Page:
The leaking of nearly 12 million files suggests that King Abdullah II was among 35 current and former leaders who used secret shell companies to hide their wealth.
GAZA CITY – Jordan’s King Abdullah II came under scrutiny on Sunday after a coalition of international news organizations reported that he was using secret offshore accounts to hoard foreign assets and hide his assets. He was one of the world leaders.
King was accused of using shell companies registered in the Caribbean to purchase 15 properties in southeast England, Washington, DC and Malibu, California, collectively worth more than $100 million. The purchase was not illegal, but his exposure prompted double charges. Standards: Jordan’s prime minister, who was appointed by the king, announced an crackdown on corruption in 2020, including targeting citizens who used shell companies to hide their foreign investments.
Jordan’s royal court declined to comment, but King Abdullah’s lawyers said international association of investigative journalists, which published the report, that his foreign assets were purchased exclusively from his personal fortune and not from public money.
The claims against King Abdullah were part of a major investigation known as the Pandora Papers, which was conducted by the ICIJ in partnership with more than a dozen international news outlets, including The Washington Post and The Guardian. Based on leaks of nearly 12 million files from 14 offshore companies, the investigation found that King Abdullah was among 35 current and former politicians, as well as more than 300 public officials, who used offshore shell companies to hide their wealth and done to hide. Transfer of that money abroad.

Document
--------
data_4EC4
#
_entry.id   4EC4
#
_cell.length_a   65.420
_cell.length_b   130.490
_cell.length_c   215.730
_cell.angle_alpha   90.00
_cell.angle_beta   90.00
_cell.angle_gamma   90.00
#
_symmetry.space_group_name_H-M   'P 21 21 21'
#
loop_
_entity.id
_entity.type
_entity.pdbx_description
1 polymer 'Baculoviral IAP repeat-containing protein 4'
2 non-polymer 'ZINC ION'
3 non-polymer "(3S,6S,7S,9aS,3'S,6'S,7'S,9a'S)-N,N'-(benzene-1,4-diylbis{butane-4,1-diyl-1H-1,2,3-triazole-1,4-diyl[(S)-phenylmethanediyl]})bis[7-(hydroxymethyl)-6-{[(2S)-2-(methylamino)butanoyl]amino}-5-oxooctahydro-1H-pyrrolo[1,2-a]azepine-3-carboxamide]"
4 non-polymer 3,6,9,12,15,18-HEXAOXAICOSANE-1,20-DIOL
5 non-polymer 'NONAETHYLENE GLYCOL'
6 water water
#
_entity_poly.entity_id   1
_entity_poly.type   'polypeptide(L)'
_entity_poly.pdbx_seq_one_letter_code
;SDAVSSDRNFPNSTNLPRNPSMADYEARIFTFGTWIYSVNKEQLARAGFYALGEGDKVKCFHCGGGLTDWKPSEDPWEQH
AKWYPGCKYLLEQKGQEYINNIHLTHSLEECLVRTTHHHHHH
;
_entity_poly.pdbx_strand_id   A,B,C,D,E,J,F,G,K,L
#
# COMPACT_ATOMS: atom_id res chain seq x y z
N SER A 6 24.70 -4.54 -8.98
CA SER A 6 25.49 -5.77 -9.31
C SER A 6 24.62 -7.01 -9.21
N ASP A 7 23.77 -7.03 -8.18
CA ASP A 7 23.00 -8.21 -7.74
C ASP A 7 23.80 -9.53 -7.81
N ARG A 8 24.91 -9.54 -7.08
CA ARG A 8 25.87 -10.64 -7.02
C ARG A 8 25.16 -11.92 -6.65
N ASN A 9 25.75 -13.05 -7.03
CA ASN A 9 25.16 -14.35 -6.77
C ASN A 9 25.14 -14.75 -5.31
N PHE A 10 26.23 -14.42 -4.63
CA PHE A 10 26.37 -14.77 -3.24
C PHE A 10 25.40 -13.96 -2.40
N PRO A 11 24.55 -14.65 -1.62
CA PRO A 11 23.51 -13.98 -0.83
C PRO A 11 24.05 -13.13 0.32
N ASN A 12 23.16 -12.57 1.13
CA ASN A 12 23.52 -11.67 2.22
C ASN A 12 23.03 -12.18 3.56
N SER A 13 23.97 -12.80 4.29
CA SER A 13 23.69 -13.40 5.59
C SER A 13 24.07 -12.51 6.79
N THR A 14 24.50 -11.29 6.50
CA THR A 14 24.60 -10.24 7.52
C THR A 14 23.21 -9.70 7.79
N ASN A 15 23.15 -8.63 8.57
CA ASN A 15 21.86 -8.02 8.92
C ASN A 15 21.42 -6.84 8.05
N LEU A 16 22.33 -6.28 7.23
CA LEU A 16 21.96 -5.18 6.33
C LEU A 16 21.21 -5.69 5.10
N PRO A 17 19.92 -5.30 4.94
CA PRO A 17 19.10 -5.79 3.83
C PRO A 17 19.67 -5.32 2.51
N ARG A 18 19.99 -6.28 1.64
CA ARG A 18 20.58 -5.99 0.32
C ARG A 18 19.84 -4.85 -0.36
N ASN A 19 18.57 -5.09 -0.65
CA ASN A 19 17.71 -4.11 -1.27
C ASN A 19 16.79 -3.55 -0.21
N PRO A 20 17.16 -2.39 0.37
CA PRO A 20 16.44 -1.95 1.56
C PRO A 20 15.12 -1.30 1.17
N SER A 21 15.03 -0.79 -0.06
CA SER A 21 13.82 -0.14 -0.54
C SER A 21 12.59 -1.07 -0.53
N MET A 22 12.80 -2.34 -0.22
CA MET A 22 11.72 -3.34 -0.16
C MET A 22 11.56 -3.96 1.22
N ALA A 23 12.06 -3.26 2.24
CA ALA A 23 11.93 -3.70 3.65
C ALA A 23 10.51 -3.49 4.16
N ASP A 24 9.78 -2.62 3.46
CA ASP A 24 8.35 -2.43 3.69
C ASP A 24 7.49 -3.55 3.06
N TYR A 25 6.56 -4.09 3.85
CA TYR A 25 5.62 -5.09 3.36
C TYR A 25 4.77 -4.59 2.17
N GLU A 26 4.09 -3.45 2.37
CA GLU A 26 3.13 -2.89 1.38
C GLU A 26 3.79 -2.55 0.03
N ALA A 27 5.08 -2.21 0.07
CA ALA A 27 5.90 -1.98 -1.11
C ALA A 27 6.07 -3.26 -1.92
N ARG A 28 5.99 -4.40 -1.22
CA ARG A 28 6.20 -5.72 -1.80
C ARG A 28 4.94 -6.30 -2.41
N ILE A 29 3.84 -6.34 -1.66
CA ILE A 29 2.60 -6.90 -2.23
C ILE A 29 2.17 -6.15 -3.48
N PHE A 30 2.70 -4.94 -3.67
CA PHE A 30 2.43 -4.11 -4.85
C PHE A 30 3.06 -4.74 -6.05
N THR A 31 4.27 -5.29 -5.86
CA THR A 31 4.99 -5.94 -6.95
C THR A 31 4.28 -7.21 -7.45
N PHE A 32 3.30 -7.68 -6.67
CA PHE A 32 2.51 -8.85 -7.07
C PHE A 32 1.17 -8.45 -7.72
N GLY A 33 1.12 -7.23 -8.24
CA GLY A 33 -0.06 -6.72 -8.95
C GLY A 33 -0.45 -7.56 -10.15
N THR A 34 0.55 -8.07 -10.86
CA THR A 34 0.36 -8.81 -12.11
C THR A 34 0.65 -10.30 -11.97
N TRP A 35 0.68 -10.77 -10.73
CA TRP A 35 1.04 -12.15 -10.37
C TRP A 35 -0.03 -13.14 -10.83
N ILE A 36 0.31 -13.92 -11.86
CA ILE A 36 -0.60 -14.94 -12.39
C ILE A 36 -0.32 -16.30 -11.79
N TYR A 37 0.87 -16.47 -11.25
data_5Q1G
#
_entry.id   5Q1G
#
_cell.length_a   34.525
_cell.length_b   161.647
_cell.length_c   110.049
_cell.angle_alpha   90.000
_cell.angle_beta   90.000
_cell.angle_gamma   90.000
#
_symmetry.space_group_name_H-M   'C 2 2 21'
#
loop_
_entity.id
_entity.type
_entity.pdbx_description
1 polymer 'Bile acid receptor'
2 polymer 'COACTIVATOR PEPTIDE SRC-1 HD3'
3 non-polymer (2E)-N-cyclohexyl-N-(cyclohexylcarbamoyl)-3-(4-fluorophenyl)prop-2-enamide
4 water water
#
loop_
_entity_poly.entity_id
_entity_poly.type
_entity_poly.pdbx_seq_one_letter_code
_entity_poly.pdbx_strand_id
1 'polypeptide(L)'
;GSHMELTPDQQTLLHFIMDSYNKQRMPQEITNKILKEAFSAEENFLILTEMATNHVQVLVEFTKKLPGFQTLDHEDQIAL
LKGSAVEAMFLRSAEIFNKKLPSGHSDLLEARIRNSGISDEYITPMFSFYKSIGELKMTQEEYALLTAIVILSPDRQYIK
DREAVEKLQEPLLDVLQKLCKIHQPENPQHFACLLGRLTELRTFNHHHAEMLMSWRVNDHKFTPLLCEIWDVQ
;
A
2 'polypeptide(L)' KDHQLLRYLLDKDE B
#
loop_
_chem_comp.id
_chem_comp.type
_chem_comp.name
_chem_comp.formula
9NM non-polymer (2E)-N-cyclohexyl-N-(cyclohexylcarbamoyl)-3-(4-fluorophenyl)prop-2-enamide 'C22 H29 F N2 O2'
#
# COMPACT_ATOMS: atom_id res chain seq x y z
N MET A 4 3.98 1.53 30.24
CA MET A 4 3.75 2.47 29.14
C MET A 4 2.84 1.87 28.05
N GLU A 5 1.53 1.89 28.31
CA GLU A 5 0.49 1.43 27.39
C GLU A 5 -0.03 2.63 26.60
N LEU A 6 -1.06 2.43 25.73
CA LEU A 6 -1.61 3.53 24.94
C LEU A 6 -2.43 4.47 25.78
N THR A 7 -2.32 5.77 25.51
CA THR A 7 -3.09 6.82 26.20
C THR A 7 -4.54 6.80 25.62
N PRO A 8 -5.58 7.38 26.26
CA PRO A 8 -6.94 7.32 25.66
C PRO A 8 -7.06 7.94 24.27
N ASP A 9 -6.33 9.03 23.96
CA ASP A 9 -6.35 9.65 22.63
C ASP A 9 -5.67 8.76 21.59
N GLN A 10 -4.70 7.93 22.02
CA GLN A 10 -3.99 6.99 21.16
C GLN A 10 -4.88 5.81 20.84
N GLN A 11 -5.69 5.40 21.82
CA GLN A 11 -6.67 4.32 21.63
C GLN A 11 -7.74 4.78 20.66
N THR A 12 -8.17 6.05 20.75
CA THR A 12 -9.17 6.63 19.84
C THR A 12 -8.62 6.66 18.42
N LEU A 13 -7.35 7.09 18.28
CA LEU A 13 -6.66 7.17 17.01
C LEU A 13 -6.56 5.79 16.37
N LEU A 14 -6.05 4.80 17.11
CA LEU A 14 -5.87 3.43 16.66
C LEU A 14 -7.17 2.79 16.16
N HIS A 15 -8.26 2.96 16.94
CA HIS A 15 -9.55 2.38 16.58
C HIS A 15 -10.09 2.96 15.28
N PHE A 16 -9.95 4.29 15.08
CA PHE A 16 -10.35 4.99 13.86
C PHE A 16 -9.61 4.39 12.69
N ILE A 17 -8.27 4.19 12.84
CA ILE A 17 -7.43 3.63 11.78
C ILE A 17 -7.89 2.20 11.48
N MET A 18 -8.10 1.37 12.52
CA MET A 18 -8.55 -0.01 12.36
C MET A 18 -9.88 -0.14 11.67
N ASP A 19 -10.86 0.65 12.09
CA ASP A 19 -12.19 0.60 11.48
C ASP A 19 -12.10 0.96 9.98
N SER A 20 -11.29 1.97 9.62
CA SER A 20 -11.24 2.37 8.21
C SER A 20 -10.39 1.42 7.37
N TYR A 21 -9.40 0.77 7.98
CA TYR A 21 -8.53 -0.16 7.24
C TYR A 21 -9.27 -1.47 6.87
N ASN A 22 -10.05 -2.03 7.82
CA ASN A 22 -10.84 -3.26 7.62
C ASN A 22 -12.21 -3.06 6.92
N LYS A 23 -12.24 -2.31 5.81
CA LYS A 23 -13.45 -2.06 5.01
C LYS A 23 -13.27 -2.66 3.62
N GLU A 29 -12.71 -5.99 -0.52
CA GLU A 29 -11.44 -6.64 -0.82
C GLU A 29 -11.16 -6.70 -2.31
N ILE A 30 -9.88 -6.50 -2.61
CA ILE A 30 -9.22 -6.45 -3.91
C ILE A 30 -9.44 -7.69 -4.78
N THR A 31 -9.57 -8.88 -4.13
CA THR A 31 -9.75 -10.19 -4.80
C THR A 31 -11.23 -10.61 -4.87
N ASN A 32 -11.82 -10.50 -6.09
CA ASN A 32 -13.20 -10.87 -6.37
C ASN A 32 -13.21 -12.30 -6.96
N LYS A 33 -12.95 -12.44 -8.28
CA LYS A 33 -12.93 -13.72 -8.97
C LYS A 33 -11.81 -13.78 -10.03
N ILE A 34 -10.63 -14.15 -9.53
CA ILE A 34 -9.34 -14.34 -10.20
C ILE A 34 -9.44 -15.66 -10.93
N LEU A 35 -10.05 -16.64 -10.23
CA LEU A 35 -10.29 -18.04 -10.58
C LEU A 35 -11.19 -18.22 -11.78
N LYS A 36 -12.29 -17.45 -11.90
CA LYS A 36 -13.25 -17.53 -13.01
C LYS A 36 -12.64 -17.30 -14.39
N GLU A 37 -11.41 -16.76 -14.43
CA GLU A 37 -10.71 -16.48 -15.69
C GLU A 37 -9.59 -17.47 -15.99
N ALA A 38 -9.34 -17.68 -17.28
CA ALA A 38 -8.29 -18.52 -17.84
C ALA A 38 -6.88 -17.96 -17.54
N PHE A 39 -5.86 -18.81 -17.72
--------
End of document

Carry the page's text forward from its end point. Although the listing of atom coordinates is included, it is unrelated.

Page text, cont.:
The documents do not necessarily show wrongdoing, but they are considered remarkable because they reveal the extent to which some political leaders have been able to avoid paying taxes on their assets and avoid public accountability and scrutiny.
Moments after the report was released, Jordanians said the ICIJ website had been blocked in the country, a sign that the monarchy was concerned about the revelations at a critical time for the country and its king.
Although the state is seen by Western allies as a key participant in the campaign against extremist groups, a linchpin in the Israeli-Palestinian conflict and an island of stability in a troubled region, it has been beset by internal conflicts in recent months. .
Misuse of public funds, high unemployment rates and the alleged mismanagement of the coronavirus pandemic have angered the population and increased frustration among the royal family.
“There have been major problems in recent months – the crisis in the bureaucratic system, the deaths from the coronavirus, the crisis in the royal family,” said Jordanian political analyst Amer Al Sabaileh. “Now comes this very delicate issue that touches all Jordanians.”
Six months ago, King Abdullah placed his half-brother Prince Hamza under house arrest, accusing him of conspiring against him. The king pardoned the prince, who had previously embarrassed the king by speaking out against government corruption, but a court later imprisoned two of the prince’s alleged companions.
In recent months, King Abdullah has attempted to cement his position by underlining his credibility as a Western ally and a key player in Middle Eastern diplomacy; After several years of poor relations with his predecessors, he recently met with President Biden and Israel’s Prime Minister Naftali Bennett.
But as King Abdullah turned a corner, the revelation “could be a trigger for people to go back to the streets,” Mr. Al Sabaileh said.
King Abdullah is among dozens of current and former leaders whose foreign investments were exposed. Other leaders included Russian President Vladimir V. Putin, whose alleged ex-boyfriend bought an apartment in Monaco; Lady Babis, Prime Minister of the Czech Republic, who is said to have purchased property in the south of France using a complex offshore structure; Azerbaijan’s President Ilham Aliyev, who sold a London mansion to the Crown Estate, a property trust formally owned by Queen Elizabeth II; and Tony Blair, the former British prime minister who avoided paying more than $400,000 in taxes when he and his wife Cherry acquired a London property they owned by buying an offshore company.
The mechanism was legal and Mrs Blair, who used the property as an office for her legal counsel, told the BBC that Blair had only purchased the building through an offshore company at the request of the sellers.